In his most recent book, The Next Decade, geopolitical analyst and founder of Stratfor George Friedman presents a provocative and insightful look into the next decade. It’s a book well worth reading, as he sees a time of massive change and what the US will need to do to survive.
Before we jump headlong into speculation about the next decade, let’s take a look at the recent past to get some idea of whose policies and actions have put us where we find ourselves today.
From 1949 until 1995, the Democratic Party held majority control of the House of Representatives, thereby acting as a restraint on one-party dominance when Republicans sometimes had majorities in the US Senate and/or the White House. The philosophy of bigger and bigger government, embraced to greater and lesser degrees by both political parties, has dominated the country since the 1930s.
It was the relatively short period from 2003 to 2007 that the Republican Party controlled both houses of Congress and the White House. Even during the “conservative” presidency of Ronald Reagan, at least one house of Congress remained in the control of the Democratic Party and government continued to grow.
The current and dramatic shift in political dominance in Washington did not just take place on January 20, 2009 when President Obama was sworn into office. The shift actually began on January 3, 2007 when the Democrats recaptured control of the US Senate. At that time, the Dow closed at over 12,600; unemployment stood at 4.6% and the economy under George W. Bush set a record of 52 consecutive months of job growth.
It was on January 3, 2007 that Barney Frank (D) became Chairman of the House Financial Services Committee and Chris Dodd (D) took over the Senate Banking Committee. 15 months later a meltdown occurred in the banking and financial services sector of our economy, notwithstanding President Bush’s urging repeatedly that serious reform was needed.
One of the most important responsibilities that a member of Congress has is to enact an annual budget for the federal government. However, the US Senate under the leadership of Harry Reid (D) has failed to pass a budget since 2009. The House, under Republican control since 2011, has twice passed budgets and sent them to the Senate, which for purely partisan reasons has failed to enact a budget bill. Unfortunately, Majority Leader Reid and his Democratic colleagues believe that partisanship is their primary responsibility, rather than fiscal stewardship and sound public policy.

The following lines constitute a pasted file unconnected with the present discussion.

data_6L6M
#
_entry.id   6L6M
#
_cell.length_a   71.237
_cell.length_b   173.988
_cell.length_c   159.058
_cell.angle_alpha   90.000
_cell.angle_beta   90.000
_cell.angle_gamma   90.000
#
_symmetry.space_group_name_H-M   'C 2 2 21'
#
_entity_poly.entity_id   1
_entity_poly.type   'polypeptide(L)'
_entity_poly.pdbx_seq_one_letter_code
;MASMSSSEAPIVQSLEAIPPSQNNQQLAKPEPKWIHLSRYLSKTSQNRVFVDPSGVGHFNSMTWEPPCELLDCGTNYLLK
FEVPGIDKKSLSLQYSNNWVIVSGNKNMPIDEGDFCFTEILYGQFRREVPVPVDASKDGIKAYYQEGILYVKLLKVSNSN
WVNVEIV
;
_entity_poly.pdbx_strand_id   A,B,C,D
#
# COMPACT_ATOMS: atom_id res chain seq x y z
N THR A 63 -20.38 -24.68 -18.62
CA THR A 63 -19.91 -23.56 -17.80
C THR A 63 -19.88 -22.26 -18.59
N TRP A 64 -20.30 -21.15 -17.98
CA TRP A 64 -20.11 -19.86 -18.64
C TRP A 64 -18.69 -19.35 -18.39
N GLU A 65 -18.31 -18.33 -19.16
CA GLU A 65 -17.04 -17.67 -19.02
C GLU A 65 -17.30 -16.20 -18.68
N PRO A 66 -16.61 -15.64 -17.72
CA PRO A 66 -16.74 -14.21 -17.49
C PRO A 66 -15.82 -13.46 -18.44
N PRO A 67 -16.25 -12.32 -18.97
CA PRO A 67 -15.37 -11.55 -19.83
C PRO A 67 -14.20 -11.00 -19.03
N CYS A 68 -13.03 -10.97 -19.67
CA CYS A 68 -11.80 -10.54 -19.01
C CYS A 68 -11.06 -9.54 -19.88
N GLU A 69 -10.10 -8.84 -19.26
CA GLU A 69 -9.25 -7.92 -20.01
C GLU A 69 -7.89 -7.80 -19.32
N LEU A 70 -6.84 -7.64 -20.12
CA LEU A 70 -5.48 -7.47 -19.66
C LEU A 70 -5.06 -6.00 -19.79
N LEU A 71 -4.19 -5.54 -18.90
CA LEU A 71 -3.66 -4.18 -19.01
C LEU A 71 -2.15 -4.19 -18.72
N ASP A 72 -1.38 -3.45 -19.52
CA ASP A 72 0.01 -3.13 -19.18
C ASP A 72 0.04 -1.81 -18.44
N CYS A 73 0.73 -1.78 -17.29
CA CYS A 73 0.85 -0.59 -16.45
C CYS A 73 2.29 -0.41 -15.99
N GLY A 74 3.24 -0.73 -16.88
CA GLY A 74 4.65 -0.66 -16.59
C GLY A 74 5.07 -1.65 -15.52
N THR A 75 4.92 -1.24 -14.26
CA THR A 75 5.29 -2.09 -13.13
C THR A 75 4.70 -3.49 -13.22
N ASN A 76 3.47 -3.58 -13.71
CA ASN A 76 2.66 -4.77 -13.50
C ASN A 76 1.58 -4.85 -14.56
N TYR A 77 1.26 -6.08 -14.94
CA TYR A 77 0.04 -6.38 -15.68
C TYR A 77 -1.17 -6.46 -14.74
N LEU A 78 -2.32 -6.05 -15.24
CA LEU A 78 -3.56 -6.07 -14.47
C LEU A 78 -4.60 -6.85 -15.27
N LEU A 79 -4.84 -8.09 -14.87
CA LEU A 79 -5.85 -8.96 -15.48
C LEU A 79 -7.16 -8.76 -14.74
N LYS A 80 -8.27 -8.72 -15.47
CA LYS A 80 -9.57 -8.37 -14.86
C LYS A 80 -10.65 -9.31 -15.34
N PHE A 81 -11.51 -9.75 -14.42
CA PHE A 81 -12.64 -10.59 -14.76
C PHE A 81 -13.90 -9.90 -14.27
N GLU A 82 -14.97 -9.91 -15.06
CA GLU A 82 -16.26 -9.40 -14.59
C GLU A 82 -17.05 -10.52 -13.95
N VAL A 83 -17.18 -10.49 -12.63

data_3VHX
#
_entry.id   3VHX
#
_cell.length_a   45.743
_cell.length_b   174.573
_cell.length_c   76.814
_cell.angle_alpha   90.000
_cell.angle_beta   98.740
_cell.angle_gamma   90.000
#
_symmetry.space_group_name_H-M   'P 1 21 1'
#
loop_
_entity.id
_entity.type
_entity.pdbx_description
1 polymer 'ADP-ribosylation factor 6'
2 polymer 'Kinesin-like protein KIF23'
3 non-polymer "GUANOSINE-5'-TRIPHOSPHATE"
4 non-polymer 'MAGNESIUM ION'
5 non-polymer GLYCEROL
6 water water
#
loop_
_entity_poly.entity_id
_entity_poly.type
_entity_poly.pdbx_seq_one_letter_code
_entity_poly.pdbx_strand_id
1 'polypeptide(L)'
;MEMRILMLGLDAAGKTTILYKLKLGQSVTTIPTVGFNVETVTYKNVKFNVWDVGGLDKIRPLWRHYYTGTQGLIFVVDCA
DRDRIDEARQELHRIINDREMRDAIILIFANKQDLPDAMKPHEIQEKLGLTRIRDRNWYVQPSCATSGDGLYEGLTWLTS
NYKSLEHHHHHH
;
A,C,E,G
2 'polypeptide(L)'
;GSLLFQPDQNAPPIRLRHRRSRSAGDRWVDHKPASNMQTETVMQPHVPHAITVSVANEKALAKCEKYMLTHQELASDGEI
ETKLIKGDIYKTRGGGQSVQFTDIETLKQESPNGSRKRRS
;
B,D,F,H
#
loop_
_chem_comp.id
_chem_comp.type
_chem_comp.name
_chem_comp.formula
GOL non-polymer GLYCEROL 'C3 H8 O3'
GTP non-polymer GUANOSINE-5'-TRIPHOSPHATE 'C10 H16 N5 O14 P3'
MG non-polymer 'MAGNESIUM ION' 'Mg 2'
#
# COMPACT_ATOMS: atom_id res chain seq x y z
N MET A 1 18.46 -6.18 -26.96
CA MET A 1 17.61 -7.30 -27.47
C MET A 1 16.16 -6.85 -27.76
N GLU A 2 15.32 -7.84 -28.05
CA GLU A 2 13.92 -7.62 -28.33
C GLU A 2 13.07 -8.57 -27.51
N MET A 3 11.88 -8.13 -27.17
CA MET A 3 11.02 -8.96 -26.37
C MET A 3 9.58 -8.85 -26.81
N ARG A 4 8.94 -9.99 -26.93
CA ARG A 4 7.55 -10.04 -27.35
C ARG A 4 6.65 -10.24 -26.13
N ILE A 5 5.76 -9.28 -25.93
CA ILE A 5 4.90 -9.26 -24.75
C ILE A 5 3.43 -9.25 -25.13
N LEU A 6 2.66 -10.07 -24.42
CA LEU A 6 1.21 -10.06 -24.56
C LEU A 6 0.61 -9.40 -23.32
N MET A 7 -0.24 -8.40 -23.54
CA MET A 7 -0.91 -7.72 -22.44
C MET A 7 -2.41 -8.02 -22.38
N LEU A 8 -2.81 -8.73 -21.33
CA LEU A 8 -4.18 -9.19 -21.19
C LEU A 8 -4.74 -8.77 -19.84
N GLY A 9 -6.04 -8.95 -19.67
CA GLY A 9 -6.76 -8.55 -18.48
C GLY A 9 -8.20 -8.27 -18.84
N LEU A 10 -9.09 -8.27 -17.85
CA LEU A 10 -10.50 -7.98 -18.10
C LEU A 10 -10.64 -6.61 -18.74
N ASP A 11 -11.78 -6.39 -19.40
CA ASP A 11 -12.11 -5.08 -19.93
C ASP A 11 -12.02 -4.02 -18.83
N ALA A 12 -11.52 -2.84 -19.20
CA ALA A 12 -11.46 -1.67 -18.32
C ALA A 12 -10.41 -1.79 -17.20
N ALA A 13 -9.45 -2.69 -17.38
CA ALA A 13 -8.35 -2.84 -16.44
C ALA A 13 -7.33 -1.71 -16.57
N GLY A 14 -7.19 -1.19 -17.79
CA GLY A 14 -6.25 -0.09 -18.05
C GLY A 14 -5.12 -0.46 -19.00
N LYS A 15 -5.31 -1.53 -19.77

The Federal budget cycle is governed mainly by six laws. Probably the most important of them is The Budget and Accounting Act of 1921 that governs the basic practices of federal budgeting and spending. Because of partisan irresponsibility in refusing to enact a budget and to avoid government shutdowns, Congress gets along by enacting continuing resolutions. Doing so fails the test of fiscal responsibility. However, public apathy (cited above) allows negligent politicians to get away with it.
President George W. Bush was no fiscal conservative or effective small government advocate. During his eight years in office, he increased the federal budget by 104% and the national debt grew by $3.3 trillion.
The Obama Administration has accelerated the pace of spending and debt to unsustainable levels. Today, the national debt stands at over $15 trillion. The debt is dismissed by some as just money we owe ourselves, but the interest on that debt has to be paid out of tax revenues, or borrowed and added to the debt. That interest so far in 2012 is nearly $4 trillion. There are those politicians who see increasing taxes as the only answer to any problem. Others contend that the problem is not that government has too little in revenue, but that it is spending far too much.
Whether it is the fault of Republicans, Democrats or both, it is a useless exercise to simply blame. Rather, we must reverse course and get our fiscal house in order if we are to survive as a nation that resembles anything we have known up until now.
There are solutions, but no easy solutions. Our apathetic and dependant population “served” by corrupt and power-grasping politicians may result in our becoming more like Greece than the affluent land of opportunity we once were.
In a 2011 interview conducted by economist Donald Luskin, former Federal Reserve Chairman Alan Greenspan observed that he sees the United States as having crossed the threshold, a point of no return, at which we’ve taken on too great a government debt, and at the same time made too great a commitment to government control of the economy. Luskin wrote, “He told us that we won’t recognize America 20 years from now, and that we won’t like what we see.”
Jim Morford is former Associate Director of Government Relations for the NJ Education Association, former VP and chief lobbyist for the NJ Chamber of Commerce, former President of the NJ Food Council and is Executive Director Emeritus of the NJ Society for Environmental, Economic Development (NJ SEED). He is a partner in the Trenton-based consulting firm of Morford-Drulis Associates, LLC. The opinions expressed in this column are his and do not necessarily reflect the opinions of any clients or associates.Posted: April 26th, 2012 | Author: admin | Filed under: Economy, Statism | Tags: "Ronald Reagan", "Teddy Roosevelt", Alan Greenspan, Barney Frank, Bush, Chris Dodd, Democrats, Donald Luskin, Economy, FDR, Federal Reserve, Franklin D. Roosevelt, George Friedman, George W Bush, Harry Reid, Hoover, InTheLobby, Jim Morford, Obama Administration, President Barack Obama, republicans, Stratfor, The Next Decade, Truman, war, Wilson, Woodrow Wilson | 4 Comments »